MONDAY, Sept. 14 — The Lansing City Council moved one step closer tonight to issuing $12 million in tax assessments to residents that could begin arriving this winter and would cover about two-thirds the cost of Ingham County Drain Commissioner Pat Lindemann’s $34.8 million Montgomery Drain reconstruction project.
Paid back with interest over 30 years, the city’s portion of the regional project tallies more than $41 million, according to city calculations. Half of that cost — about $1.37 million per year for 30 years — is set to be paid by every taxpaying property owner in the city. Those situated adjacent to the ongoing drain reconstruction project will pay the other half, plus the citywide assessment.
That equates to an average cost over 30 years of $6,681 for residential properties without parking lots and $243,445 for commercial properties, calculated using an algorithm based on acreage and the amount of water runoff from each individual parcel, officials explained.
While still subject to change, the funding plan means the average taxpaying property owner would pay an added .26 mills on their winter property taxes — or about $13 for a home with a taxable value of about $50,000. Property owners in the immediate vicinity of the project could pay much more: an additional $223 annually for residences and $8,114 for commercial land.
The City Council released tonight a list of the property owners who are targeted to eat the bulk of the drain assessment, though it’s only published on pages 34-36 of its latest agenda posted online. A more easily accessible online listing is set to be made available sometime later this month.
Many property owners would pay less than $10,000. Others — including developers like Pat Gillespie and Joel Ferguson — would have their companies pitch in millions for the assessment. The entirety of the Frandor shopping center, for example, is set to be billed about $2.7 million.
Council members, meeting as the Committee of the Whole, recommended unanimously that the Council set a Oct. 12 public hearing. The Council was expected to approve it tonight.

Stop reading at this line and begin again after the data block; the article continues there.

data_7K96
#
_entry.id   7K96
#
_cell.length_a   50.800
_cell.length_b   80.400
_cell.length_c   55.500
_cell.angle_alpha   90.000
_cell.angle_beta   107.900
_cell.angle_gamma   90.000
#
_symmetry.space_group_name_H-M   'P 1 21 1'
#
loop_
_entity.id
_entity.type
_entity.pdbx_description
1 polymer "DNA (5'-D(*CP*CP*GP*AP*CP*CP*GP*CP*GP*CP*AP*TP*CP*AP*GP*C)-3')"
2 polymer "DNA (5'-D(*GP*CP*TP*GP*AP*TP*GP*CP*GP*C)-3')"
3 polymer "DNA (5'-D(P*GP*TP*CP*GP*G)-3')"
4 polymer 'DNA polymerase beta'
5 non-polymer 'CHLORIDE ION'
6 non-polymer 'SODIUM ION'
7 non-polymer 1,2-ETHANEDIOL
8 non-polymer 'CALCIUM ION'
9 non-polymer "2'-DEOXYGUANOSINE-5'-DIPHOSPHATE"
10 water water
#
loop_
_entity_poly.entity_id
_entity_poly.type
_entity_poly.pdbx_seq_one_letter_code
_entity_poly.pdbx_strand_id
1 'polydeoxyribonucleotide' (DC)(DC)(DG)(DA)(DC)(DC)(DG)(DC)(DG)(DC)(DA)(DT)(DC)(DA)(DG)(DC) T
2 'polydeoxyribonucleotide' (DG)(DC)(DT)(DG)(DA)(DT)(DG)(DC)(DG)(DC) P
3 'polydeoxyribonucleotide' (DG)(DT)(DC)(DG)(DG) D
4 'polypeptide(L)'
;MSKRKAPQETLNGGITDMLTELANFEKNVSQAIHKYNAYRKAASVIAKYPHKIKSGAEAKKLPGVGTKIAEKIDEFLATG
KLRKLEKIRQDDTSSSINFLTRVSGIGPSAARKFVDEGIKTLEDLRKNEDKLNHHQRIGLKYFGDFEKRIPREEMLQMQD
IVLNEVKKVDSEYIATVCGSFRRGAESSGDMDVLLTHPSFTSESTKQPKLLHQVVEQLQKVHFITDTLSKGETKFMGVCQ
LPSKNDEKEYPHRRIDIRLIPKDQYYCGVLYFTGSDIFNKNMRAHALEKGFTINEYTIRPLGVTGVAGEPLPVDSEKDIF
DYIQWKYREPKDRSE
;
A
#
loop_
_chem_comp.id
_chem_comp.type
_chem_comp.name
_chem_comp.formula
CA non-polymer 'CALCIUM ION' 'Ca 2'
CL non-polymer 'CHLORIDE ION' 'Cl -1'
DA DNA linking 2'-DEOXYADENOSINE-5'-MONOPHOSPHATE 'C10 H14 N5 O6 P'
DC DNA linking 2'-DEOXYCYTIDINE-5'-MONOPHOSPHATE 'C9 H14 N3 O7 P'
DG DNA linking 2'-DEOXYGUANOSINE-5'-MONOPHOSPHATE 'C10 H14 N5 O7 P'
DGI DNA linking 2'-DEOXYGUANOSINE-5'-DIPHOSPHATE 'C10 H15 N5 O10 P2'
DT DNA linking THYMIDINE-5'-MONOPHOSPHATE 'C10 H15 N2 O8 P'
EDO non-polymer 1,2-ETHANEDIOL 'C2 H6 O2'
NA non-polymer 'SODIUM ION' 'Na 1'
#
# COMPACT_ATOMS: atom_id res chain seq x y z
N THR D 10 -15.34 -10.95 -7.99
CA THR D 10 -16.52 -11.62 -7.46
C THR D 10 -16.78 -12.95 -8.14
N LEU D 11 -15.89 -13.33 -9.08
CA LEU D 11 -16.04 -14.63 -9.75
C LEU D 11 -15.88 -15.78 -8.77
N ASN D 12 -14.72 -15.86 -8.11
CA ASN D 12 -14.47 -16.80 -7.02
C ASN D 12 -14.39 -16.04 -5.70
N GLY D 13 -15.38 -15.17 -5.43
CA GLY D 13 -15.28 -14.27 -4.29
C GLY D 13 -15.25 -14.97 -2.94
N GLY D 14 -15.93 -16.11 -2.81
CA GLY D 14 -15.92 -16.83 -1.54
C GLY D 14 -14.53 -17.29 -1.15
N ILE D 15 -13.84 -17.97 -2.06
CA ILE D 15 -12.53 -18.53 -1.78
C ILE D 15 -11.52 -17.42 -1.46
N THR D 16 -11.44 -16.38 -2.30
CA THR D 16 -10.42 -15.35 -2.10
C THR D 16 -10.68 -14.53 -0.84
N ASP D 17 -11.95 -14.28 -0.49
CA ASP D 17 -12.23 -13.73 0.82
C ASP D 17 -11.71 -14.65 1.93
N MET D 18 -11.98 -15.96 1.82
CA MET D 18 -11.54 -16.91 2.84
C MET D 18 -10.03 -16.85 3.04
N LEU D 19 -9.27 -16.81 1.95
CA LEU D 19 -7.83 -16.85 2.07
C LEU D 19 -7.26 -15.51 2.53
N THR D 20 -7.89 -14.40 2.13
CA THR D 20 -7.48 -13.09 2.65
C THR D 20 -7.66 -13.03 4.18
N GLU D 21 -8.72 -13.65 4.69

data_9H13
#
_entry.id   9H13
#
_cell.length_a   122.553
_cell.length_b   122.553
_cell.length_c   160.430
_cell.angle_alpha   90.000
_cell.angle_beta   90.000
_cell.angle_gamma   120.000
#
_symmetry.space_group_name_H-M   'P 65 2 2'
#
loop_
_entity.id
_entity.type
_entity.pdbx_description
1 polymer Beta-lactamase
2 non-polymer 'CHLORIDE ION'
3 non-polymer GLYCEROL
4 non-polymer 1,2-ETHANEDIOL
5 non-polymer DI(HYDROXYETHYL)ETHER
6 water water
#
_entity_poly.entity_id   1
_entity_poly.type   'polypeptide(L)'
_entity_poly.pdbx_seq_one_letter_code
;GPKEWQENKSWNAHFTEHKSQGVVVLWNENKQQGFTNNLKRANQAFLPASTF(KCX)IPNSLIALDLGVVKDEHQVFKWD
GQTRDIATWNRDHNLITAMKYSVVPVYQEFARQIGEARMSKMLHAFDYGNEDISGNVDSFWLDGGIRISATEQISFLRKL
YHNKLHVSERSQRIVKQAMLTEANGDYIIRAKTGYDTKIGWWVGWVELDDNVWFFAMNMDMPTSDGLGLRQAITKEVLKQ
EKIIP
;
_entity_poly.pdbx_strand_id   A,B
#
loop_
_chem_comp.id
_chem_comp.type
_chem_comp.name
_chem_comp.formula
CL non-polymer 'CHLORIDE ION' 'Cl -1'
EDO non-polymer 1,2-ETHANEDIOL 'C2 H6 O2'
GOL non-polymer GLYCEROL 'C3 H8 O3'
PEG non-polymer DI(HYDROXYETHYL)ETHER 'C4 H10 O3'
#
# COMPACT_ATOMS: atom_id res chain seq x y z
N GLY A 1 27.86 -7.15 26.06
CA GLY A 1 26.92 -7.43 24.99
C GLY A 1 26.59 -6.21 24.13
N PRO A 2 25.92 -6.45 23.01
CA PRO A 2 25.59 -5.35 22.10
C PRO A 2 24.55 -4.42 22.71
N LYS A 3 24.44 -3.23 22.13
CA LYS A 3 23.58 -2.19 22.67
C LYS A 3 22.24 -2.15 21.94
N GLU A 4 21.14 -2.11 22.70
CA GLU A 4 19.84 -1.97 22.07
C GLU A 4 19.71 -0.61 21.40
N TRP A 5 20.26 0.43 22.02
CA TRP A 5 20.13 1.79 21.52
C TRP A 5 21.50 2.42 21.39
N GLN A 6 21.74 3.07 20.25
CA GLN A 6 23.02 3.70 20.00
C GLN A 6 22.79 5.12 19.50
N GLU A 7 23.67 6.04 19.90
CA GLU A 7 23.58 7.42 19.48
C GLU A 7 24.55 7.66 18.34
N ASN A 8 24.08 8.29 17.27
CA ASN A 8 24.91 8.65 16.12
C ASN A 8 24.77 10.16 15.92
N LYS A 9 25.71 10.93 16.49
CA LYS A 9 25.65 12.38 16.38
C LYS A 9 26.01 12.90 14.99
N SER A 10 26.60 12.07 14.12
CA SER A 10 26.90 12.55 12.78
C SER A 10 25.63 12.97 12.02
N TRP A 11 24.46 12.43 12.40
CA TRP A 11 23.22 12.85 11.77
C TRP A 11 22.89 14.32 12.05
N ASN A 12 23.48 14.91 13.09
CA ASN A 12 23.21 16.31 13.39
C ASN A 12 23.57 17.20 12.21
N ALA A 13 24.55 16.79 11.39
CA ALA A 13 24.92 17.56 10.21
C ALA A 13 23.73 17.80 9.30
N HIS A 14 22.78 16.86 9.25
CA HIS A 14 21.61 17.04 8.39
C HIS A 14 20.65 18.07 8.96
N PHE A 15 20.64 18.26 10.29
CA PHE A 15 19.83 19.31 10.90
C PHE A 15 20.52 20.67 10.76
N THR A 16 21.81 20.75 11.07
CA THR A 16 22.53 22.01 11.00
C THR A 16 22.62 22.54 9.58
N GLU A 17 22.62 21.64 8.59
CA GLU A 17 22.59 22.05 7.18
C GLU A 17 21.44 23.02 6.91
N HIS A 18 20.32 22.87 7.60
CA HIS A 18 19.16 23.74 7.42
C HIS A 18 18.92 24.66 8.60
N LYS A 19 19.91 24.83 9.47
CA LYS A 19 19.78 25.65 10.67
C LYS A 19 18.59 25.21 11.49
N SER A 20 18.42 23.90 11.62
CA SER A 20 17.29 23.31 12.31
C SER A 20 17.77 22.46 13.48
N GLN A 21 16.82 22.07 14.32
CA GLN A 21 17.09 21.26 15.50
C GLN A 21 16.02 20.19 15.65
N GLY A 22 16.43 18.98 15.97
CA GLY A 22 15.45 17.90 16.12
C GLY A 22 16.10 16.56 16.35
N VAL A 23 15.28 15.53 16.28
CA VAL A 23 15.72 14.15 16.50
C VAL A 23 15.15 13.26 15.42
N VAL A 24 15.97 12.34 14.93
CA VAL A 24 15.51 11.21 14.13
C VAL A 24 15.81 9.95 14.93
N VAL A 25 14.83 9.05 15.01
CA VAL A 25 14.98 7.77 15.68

Lansing Mayor Andy Schor has said he tried and failed to convince Lindemann to tap the brakes on the decades-long plans to reconstruct the drain, which runs from Frandor to the Red Cedar River. Under the drain code, however, city officials have said they’re powerless to stop the pollution-prevention project and can only decide how to pay the city’s share of the annual bill.
Income tax shortfalls and other revenue pitfalls amid the coronavirus pandemic haven’t done the city’s already struggling fund balance any favors in recent months. Schor’s latest budget proposal estimated city revenues to decline by at least $12.5 million over the upcoming year.
And with several million dollars already slashed from the budget and reserve funds at an all-time low, the mayor can’t reach much deeper into the city’s pockets to cover the costs, he has said. The only viable alternative: Bill local property owners directly for the costs for the next 30 years.
“It’s either spread out among all the citizens of Lansing and everyone has to pay, or we’re assessing that specific area,” Schor told City Pulse last month. “We’re splitting it. Nobody wants to pay more. That would also be quite a bit of money if we just billed it to taxpayers in that area.”
City Council members have also unsuccessfully suggested the project be delayed, but are now more focused on making sure local residents are fully aware of the incoming assessments. Councilwoman Carol Wood also suggested neighborhood meetings be scheduled this month.
Once the assessments are formally set, property owners will have 60 days to appeal them.